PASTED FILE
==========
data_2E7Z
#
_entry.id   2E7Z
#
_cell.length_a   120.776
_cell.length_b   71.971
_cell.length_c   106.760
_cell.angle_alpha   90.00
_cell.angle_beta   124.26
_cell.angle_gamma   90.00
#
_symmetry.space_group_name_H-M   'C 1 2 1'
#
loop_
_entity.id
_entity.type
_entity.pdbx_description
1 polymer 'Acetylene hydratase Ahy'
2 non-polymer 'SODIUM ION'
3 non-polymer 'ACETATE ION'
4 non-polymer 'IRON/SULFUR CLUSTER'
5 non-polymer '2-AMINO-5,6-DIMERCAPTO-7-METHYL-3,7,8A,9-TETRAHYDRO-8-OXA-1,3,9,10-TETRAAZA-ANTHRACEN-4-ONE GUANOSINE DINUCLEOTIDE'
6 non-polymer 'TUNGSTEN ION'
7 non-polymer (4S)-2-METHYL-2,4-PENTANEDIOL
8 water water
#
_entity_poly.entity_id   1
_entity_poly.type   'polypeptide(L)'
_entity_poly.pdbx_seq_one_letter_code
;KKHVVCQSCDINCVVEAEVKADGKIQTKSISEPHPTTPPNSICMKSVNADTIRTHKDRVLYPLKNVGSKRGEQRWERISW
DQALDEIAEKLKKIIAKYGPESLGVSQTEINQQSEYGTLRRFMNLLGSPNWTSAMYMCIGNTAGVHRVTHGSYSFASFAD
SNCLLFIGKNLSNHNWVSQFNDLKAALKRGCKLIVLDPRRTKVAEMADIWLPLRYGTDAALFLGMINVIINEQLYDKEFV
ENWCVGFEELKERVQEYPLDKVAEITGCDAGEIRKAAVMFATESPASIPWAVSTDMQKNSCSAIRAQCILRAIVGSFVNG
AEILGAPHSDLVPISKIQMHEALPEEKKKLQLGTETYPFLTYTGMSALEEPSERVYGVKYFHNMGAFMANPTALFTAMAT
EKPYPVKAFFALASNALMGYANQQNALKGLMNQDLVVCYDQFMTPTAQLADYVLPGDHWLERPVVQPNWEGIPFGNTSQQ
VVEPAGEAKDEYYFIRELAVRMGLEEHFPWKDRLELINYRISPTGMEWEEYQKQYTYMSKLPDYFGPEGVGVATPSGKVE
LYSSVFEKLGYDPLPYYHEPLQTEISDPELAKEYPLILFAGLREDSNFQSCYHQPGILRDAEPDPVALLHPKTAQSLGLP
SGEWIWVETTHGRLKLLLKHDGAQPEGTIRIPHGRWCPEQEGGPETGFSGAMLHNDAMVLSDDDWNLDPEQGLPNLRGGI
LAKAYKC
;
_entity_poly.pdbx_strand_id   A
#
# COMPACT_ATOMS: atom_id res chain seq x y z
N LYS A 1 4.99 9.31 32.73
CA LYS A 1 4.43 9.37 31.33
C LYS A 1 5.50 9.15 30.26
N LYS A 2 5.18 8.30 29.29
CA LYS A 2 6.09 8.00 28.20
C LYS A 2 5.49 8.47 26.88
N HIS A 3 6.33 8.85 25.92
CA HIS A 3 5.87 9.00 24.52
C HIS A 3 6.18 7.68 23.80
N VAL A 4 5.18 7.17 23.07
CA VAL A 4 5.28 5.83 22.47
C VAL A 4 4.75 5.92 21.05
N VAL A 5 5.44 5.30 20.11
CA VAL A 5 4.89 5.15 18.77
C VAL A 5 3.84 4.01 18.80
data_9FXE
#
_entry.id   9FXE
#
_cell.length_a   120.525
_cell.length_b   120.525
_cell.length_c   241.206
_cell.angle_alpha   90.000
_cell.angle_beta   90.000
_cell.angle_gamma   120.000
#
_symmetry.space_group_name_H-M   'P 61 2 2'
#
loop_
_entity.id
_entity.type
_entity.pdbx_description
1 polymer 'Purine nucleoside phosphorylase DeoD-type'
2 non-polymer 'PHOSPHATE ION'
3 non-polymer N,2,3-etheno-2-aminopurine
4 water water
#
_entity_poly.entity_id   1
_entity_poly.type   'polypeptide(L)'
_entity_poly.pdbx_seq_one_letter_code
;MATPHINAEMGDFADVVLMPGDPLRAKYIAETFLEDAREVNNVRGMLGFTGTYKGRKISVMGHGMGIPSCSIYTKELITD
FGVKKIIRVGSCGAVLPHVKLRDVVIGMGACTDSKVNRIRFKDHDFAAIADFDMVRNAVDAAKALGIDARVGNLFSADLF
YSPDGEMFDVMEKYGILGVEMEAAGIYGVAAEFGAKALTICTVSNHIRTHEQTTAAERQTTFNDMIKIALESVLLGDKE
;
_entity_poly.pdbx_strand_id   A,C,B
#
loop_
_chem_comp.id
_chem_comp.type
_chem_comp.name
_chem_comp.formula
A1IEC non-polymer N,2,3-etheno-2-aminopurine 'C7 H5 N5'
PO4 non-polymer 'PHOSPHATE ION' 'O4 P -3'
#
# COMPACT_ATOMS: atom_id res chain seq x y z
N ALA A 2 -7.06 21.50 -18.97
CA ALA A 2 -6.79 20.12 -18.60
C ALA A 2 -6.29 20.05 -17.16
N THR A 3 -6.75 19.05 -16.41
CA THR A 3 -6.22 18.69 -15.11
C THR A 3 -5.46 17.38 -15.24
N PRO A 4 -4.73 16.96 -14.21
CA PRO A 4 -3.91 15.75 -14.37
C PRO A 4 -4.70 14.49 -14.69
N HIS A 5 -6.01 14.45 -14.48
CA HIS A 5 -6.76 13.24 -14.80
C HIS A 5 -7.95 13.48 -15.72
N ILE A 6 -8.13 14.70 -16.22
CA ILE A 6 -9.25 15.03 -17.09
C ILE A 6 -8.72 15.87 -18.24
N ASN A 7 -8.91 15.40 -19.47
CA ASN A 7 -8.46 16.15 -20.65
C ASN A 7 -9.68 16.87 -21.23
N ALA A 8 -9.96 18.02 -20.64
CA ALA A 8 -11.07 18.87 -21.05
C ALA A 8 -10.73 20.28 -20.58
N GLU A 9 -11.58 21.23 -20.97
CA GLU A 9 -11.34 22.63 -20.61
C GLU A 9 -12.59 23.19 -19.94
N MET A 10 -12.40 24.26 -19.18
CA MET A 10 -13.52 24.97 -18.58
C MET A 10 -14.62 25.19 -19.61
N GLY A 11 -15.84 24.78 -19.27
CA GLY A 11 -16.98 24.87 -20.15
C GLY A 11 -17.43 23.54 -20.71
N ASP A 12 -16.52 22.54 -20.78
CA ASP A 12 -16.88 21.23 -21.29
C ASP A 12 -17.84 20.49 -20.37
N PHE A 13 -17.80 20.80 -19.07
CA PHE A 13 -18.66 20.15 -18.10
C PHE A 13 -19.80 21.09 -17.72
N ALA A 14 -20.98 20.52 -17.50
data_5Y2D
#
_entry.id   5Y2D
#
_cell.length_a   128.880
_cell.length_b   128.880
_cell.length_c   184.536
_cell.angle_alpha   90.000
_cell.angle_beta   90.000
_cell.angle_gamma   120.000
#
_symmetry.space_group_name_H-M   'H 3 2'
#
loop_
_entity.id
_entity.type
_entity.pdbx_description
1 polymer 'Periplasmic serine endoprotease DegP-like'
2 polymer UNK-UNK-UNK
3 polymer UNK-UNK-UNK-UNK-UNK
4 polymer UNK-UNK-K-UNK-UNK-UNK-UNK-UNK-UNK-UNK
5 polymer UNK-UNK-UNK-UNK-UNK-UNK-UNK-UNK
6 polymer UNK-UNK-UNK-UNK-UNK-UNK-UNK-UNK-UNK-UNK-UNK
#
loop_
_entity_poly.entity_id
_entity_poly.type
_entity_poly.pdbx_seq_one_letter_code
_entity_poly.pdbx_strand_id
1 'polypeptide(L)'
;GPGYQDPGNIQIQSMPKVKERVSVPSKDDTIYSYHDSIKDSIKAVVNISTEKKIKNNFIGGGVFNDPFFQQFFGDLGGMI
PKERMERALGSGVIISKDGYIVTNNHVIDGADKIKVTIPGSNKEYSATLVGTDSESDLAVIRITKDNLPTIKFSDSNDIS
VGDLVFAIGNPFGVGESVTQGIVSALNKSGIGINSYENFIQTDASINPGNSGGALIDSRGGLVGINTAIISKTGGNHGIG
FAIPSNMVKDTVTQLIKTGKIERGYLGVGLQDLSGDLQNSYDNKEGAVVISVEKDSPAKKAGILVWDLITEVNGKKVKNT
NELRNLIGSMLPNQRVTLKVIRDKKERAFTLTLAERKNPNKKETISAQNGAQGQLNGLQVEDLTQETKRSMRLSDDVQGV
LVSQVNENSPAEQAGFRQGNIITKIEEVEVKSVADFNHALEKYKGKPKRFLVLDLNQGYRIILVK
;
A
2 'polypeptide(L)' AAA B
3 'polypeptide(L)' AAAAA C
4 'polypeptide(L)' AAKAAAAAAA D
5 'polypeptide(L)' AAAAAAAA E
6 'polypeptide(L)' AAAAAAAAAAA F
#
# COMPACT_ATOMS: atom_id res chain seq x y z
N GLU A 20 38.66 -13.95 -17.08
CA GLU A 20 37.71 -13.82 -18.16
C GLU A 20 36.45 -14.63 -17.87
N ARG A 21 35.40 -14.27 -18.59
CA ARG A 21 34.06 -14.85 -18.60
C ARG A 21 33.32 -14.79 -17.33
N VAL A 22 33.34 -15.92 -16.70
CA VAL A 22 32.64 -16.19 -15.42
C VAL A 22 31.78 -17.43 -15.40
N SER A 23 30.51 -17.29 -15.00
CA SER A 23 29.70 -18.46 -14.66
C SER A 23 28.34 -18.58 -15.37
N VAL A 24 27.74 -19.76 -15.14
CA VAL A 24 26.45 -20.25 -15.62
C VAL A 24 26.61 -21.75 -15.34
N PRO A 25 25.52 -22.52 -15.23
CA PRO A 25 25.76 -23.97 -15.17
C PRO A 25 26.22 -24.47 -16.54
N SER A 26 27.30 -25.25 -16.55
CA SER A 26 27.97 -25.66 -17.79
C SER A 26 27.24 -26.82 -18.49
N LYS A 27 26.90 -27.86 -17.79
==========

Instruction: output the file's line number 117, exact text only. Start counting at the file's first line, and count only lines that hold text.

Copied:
N ALA A 8 -9.96 18.02 -20.64